College major choice is one of the most complex human capital investment problems, yet a quite important one. Making this choice even harder, not all majors are affected in the same way when a recession hits. This paper examines whether the Great Recession affects the college major choices of the students. To answer this question, I first categorize majors based on their labor market outcomes during the recession. Then, by using the synthetic controls method and by utilizing geographic variation in the severity of recession, I find that percentage of degrees awarded in majors that are less adversely affected by the recession in terms of labor market outcomes have been increased and percentage of degrees awarded in majors that are more adversely affected by the recession have been decreased in the severely affected states during the post-recession period. This finding suggests that students understand how majors are affected by the Great Recession in terms of labor market outcomes and take this information into account when choosing their majors.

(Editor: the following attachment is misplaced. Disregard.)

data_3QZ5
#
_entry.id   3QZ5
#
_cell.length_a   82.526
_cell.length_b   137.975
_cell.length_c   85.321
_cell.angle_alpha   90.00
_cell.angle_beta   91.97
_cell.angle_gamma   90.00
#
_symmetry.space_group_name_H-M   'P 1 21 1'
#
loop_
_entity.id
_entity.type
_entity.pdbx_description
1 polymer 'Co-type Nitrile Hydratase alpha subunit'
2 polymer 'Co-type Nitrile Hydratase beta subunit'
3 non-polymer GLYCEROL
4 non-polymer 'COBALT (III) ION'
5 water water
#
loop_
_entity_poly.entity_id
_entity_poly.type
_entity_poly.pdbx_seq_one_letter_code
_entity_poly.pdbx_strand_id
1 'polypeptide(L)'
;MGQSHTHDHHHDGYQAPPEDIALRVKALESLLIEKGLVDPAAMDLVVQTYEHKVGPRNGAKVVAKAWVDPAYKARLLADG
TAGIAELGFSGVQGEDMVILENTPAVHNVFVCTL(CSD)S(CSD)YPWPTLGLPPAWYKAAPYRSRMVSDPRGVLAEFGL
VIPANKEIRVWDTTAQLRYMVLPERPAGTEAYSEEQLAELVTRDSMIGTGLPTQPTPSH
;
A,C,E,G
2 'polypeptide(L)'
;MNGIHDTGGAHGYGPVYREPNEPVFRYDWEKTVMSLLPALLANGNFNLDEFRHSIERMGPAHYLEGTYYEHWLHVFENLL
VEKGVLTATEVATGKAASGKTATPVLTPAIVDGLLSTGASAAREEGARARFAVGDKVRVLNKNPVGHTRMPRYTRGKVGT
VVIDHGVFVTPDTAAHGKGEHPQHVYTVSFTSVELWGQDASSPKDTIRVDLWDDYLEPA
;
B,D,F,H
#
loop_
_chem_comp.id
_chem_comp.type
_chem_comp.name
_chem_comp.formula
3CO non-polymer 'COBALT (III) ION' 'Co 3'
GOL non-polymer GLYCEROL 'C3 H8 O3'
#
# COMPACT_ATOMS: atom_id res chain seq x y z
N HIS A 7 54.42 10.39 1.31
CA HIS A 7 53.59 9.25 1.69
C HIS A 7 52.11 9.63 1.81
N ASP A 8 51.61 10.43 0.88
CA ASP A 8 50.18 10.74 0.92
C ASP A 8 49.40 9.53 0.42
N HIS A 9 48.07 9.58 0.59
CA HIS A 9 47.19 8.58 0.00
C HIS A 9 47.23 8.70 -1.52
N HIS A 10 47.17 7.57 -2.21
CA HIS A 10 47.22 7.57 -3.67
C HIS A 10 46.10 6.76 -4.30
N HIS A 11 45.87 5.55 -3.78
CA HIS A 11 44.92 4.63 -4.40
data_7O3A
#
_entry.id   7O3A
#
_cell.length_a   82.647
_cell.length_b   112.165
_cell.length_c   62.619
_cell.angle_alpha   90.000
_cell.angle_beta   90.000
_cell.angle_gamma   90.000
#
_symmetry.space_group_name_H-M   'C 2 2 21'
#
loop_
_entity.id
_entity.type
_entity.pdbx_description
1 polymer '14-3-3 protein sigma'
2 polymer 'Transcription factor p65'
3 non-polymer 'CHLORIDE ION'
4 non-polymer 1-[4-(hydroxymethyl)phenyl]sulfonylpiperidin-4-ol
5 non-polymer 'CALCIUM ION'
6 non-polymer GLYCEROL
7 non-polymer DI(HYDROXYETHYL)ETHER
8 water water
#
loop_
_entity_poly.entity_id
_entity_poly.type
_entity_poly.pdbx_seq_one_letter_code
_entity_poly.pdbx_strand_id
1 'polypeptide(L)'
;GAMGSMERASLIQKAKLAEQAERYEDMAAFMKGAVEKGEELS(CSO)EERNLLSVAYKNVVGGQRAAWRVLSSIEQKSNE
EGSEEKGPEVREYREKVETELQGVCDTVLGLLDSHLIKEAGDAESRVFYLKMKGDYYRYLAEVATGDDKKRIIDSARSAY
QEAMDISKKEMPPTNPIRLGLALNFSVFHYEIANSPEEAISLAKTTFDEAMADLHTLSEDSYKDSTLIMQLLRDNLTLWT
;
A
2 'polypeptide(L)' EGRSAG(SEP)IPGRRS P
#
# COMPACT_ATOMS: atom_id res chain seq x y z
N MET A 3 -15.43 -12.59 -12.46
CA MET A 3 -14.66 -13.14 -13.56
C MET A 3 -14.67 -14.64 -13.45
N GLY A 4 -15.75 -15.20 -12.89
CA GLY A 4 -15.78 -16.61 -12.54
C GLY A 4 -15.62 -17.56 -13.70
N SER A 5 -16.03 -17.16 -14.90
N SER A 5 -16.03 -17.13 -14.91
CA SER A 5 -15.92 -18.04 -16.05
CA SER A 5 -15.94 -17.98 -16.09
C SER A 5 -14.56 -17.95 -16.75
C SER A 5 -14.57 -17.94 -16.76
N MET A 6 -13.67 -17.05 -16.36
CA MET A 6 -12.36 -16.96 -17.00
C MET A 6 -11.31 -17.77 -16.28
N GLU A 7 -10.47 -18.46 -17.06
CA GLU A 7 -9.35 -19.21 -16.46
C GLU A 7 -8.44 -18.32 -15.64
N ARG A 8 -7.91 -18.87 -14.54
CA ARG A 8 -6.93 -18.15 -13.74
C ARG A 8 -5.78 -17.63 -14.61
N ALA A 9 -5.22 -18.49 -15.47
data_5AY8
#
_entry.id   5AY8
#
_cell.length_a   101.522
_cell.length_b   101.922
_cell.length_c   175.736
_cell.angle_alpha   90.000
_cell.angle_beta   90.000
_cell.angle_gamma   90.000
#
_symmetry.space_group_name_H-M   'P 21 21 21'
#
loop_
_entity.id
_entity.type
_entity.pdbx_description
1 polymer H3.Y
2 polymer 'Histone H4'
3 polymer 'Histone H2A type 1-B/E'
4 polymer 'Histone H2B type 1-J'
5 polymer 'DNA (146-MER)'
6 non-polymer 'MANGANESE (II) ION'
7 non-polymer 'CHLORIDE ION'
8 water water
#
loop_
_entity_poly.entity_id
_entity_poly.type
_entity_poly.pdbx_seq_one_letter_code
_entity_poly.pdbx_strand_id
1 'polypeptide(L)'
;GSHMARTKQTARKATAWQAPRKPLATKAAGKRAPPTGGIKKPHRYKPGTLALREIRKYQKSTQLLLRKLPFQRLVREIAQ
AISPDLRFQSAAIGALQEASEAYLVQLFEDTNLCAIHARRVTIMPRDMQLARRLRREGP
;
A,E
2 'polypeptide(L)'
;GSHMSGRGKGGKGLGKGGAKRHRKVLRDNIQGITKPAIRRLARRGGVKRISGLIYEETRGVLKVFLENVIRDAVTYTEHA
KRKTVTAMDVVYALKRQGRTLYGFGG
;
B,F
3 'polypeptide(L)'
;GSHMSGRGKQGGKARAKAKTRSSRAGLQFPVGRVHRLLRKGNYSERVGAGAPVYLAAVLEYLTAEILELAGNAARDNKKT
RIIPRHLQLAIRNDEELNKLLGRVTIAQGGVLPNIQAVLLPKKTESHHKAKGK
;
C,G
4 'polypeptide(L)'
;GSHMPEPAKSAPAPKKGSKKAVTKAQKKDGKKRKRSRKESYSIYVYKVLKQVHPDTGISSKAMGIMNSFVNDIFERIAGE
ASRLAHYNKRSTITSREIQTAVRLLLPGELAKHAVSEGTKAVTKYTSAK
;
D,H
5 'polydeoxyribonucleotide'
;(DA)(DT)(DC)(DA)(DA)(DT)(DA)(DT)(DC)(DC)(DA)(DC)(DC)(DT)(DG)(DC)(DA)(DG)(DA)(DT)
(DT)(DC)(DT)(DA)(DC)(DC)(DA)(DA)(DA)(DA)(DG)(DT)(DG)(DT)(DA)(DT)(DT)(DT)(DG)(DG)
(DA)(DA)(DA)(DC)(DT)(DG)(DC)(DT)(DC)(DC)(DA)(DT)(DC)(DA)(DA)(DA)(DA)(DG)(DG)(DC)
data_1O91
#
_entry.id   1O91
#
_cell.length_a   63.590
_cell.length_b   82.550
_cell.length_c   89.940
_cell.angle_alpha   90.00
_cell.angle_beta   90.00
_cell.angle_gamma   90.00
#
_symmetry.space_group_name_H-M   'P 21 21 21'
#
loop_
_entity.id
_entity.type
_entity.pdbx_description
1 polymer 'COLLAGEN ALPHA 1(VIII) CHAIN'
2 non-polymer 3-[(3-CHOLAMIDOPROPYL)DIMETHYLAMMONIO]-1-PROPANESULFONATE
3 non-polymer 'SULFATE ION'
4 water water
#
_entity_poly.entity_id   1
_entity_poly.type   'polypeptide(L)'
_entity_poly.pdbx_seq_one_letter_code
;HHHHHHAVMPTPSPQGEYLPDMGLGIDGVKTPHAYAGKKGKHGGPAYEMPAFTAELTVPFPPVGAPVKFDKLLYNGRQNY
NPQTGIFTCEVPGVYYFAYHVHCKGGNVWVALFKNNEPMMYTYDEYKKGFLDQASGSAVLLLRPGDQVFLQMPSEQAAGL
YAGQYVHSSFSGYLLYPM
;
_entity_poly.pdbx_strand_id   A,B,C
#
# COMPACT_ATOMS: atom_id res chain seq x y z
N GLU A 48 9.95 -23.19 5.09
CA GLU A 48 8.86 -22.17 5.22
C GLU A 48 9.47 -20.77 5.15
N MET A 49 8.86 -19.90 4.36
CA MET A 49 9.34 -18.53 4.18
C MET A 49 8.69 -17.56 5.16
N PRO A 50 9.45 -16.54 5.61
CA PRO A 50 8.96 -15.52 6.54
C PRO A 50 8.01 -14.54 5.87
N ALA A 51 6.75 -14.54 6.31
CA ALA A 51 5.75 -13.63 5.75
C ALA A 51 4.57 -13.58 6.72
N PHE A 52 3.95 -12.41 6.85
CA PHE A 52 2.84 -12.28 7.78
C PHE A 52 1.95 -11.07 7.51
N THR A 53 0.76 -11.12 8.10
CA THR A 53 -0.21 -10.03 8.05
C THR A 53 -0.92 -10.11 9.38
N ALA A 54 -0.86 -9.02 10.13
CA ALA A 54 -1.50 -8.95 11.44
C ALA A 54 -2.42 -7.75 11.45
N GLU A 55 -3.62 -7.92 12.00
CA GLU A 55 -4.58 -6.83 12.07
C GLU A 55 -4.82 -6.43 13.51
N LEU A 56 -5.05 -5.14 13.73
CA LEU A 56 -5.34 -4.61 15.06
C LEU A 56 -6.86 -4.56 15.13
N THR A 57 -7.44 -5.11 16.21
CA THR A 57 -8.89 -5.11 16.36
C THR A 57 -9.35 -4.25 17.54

The Effect of Financial Education on the Quality of Decisions involving Portfolio Allocation [Project Overview]
(with Sandro Ambuehl, B. Douglas Bernheim, Annamaria Lusardi and David B. Zuckerman)